Shelley Bishop is a multi-instrumentalist, producer and music industry professional, working in creative and management roles in Australia and the USA for more than ten years.
In 2017, at the ripe age of just 26, Shelley was appointed the role of Studio Manager of the largest and longest running recording facility in the Southern Hemisphere, Studios 301, where she oversaw all operations.
During her time as a producer/engineer at the legendary Chicago Recording Company in Chicago USA, Shelley worked with acts like Stevie Wonder, Lady Gaga and Mavis Staples, and co-wrote and produced many independent releases for American artists.
Shelley recently accepted a full scholarship to the University of Technology Sydney to study her PhD. She is researching Generational Management Systems in the Workplace and Unconventional Leadership in the Creative Industries and she has some poignant observations about how the music sector has responded to COVID-19.
Generational management, Shelley explained, is a subset of diversity in the workplace. It’s the process of looking at different generational cohorts – baby boomers, generation X and Y and millennials – and more specifically, how they work together.
“I’m looking at those different sub-groups,” she said, “and how they interact and the skillsets they may bring. How do their ideologies affect business outcomes?”
While that seems like a very niche subject, Shelley’s observed some interesting strategies with which leaders of different ages have responded to the current pandemic.
“What really shocked and surprised me, was that all of the leaders in our industry, they were the first ones to take traditional routes,” she said.
“They were the first companies and peak bodies to visibly and publicly go towards government support and funding, even talking directly to the Prime Minister about how to boost the sector.”
“Interestingly, younger generations are looking at ‘how do I have power in my own hands?’ They’re doing Insta live and Zoom calls, Isol-aid…”
“It’s interesting to see the different responses.”
“What’s blatantly obvious is that everyone is trying to scramble and figure things out. It’s great to see ingenuity and the ways people are trying to approach it.”
Shelley said that while artists were whole-heartedly embracing digital technology there was a small number who were consciously choosing against digital performances.
“Some artists don’t want to do virtual options,” she explained, “because they don’t think it will serve their audience.”
And that’s less about a financial decision than it is about maintaining their brand.
“That’s more about the setting of the performance. Face to face and real live connection is what they’re known for and what they want to give to their fans. They don’t feel comfortable performing to a camera.”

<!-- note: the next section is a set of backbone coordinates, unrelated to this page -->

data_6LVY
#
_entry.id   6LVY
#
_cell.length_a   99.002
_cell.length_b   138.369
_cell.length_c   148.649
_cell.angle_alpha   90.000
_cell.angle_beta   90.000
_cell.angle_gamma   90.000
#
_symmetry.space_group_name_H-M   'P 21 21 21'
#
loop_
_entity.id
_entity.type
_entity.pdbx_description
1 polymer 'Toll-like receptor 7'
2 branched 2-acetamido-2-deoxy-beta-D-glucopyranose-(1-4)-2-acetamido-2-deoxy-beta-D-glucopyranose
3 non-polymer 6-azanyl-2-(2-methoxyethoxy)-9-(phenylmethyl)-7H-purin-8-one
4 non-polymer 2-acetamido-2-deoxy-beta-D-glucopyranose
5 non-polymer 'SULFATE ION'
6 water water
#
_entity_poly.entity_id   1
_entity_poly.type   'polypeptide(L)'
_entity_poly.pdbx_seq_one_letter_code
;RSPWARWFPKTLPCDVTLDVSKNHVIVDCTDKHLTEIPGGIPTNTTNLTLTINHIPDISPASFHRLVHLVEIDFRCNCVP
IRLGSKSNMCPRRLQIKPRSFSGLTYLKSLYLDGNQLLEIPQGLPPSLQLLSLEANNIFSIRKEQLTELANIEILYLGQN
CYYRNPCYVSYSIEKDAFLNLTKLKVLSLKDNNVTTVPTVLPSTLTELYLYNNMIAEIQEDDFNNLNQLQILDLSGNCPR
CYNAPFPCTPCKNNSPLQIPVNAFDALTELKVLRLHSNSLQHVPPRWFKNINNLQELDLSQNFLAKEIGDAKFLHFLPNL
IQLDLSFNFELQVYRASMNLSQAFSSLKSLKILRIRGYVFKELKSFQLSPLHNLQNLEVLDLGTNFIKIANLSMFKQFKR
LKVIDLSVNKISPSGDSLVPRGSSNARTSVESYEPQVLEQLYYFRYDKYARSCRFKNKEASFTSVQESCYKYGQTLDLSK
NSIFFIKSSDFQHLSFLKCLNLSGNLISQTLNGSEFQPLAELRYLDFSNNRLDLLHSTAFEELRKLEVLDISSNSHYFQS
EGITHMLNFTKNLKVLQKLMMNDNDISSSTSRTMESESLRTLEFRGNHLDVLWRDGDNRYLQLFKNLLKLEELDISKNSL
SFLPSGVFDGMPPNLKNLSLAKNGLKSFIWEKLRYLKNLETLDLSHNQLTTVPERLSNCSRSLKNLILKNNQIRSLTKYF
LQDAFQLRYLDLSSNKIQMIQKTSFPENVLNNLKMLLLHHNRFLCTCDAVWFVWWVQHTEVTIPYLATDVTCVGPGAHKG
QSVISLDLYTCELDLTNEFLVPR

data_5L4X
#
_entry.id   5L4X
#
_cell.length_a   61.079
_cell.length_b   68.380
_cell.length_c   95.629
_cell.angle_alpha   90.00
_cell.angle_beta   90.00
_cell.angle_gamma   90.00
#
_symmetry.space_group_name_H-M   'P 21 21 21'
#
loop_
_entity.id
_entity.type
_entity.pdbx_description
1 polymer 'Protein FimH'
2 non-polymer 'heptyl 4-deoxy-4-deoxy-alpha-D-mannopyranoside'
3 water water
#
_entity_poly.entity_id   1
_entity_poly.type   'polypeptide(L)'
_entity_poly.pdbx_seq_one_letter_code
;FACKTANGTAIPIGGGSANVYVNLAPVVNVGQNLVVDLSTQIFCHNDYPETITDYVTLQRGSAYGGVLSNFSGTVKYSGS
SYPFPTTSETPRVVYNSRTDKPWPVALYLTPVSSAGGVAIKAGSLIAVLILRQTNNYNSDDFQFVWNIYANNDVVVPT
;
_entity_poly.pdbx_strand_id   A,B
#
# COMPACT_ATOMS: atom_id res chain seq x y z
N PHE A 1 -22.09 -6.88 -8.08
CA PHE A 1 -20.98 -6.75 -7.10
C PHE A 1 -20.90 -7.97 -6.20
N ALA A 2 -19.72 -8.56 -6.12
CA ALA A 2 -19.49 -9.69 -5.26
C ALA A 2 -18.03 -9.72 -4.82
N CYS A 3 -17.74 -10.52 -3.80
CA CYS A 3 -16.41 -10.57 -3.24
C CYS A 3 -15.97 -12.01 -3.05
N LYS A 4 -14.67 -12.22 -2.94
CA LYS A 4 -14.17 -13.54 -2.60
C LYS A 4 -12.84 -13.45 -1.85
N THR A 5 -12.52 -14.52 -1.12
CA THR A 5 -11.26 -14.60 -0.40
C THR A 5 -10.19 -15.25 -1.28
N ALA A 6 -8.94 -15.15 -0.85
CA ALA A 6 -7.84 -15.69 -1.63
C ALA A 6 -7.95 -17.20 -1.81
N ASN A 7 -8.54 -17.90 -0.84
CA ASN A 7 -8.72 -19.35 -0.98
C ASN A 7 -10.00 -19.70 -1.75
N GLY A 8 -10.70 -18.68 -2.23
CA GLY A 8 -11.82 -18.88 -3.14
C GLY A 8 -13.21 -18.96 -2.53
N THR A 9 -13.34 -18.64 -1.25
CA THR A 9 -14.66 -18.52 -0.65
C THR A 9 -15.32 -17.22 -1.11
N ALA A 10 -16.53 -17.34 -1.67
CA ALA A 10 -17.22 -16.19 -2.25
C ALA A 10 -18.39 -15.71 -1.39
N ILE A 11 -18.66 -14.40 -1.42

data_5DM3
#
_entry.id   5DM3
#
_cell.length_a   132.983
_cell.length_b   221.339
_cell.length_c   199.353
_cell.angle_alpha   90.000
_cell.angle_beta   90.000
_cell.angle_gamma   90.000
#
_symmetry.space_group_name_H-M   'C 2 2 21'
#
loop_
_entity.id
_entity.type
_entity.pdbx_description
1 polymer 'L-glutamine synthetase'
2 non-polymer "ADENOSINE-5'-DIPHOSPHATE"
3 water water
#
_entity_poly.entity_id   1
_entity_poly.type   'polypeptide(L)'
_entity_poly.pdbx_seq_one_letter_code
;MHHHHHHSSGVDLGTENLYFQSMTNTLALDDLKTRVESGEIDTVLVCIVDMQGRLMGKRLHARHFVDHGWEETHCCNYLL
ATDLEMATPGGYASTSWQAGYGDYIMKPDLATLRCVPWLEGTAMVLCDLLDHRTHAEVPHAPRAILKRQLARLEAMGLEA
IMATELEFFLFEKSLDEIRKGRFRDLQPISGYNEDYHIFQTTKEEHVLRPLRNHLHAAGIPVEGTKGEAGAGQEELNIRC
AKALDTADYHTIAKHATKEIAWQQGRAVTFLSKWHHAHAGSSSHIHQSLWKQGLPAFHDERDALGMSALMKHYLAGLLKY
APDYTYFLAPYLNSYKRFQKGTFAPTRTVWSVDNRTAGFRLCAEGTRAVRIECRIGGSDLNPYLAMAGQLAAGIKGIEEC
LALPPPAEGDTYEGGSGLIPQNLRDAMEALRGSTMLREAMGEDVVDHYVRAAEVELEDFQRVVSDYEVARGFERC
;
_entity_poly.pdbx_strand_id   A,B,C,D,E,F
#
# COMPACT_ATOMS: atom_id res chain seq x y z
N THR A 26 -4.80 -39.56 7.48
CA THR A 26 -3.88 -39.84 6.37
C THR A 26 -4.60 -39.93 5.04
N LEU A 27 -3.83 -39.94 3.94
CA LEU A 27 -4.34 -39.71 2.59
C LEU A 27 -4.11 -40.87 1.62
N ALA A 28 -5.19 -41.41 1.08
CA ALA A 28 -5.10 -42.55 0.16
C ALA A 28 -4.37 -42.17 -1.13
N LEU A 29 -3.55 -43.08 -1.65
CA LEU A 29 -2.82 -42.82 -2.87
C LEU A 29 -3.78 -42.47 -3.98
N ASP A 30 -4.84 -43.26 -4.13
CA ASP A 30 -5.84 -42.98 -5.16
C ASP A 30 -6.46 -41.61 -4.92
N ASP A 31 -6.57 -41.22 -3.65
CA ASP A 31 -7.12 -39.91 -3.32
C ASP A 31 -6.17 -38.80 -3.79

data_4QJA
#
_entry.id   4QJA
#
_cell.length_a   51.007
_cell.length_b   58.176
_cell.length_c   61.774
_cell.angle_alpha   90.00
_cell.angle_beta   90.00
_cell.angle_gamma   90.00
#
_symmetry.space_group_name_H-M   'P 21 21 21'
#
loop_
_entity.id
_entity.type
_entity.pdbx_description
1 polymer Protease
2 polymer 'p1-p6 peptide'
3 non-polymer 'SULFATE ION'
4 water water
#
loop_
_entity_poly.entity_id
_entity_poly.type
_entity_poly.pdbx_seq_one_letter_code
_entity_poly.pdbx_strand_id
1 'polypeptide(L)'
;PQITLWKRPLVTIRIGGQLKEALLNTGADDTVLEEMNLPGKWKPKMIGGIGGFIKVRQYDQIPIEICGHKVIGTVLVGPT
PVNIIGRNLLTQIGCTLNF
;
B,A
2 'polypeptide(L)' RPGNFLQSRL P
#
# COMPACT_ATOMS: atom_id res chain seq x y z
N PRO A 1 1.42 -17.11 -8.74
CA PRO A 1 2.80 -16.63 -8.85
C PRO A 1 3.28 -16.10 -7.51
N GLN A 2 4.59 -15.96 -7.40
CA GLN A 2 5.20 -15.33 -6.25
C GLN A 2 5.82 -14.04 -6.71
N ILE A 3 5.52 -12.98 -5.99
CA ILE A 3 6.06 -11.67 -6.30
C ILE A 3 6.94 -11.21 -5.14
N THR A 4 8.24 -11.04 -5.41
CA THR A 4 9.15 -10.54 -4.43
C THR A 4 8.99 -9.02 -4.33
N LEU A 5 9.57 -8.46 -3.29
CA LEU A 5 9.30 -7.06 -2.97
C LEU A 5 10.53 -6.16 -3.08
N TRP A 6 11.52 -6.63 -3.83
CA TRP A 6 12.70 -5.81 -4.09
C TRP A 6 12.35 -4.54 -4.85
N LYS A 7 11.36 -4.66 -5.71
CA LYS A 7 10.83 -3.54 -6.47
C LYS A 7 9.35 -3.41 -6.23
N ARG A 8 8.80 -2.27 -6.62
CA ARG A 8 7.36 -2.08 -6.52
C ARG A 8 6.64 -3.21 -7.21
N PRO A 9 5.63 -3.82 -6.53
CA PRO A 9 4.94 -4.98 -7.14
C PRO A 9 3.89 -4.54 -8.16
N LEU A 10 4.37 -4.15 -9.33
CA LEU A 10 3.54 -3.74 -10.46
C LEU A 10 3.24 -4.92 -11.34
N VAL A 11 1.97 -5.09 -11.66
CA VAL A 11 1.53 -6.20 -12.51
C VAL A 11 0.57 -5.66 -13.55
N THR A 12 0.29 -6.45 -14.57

The interesting thing is because they’re focussed on digital media, they’re now able to find fan bases globally. Which brings up the question, what is a local act?
And Shelley reflects that moving into that digital space then gives artists some solid metrics for when we do start to open up and tour again.
“When everything else is taken away, you’re forced to hone in on these silos,” she said.
“If Tones and I is playing on a street corner in Byron, who knows who’s walking past and where they’re from,” Shelley said.
“But online, you can track exactly who it is and where they are and what else is in their algorithm and who else they listen to.”
Which brings us back to Shelley’s PhD topic. How do we start to define leadership in the creative industries and what that looks like?
“That’s been a point for academics for decades in this industry,” she said.
Everything I study is about the relationship between creativity and commerce and how we put a dollar figure on creativity and art.
“What I’m finding is at a certain point when you allow the creative to have autonomy and freedom and feel like they have a voice… and then you have a leader – someone that’s bold and decisive and wants to help them with that journey but still allowing that freedom to create. And then you pair the two… it’s a fine art.”
“It’s a beautiful balancing act and a fine art,” she explained. “Controlling the creative and the relationship with commerce.”
As with many research projects, Shelley is starting hers by completing a literature review so that she knows everything that’s already known. She does that to present a case for her new research. After 12 months of data collection, reading thousands of articles, books and literature reviews as well as peer-reviewed articles, then she’s comfortable knowing where she fits in.
“I’ve chosen a topic where there’s such a breadth of knowledge and so much writing on diversity in the workplace and so much around creative leadership but cross-over is so seldom.”
“At the moment, I’m trying to find that crossover point and where the two come in to play.”
“I have to be an expert on what’s already out there. That’s what I’m doing right now.”
If you have something to contribute to Shelley’s research, she’d love to hear from you. You can touch base at firstname.lastname@example.org.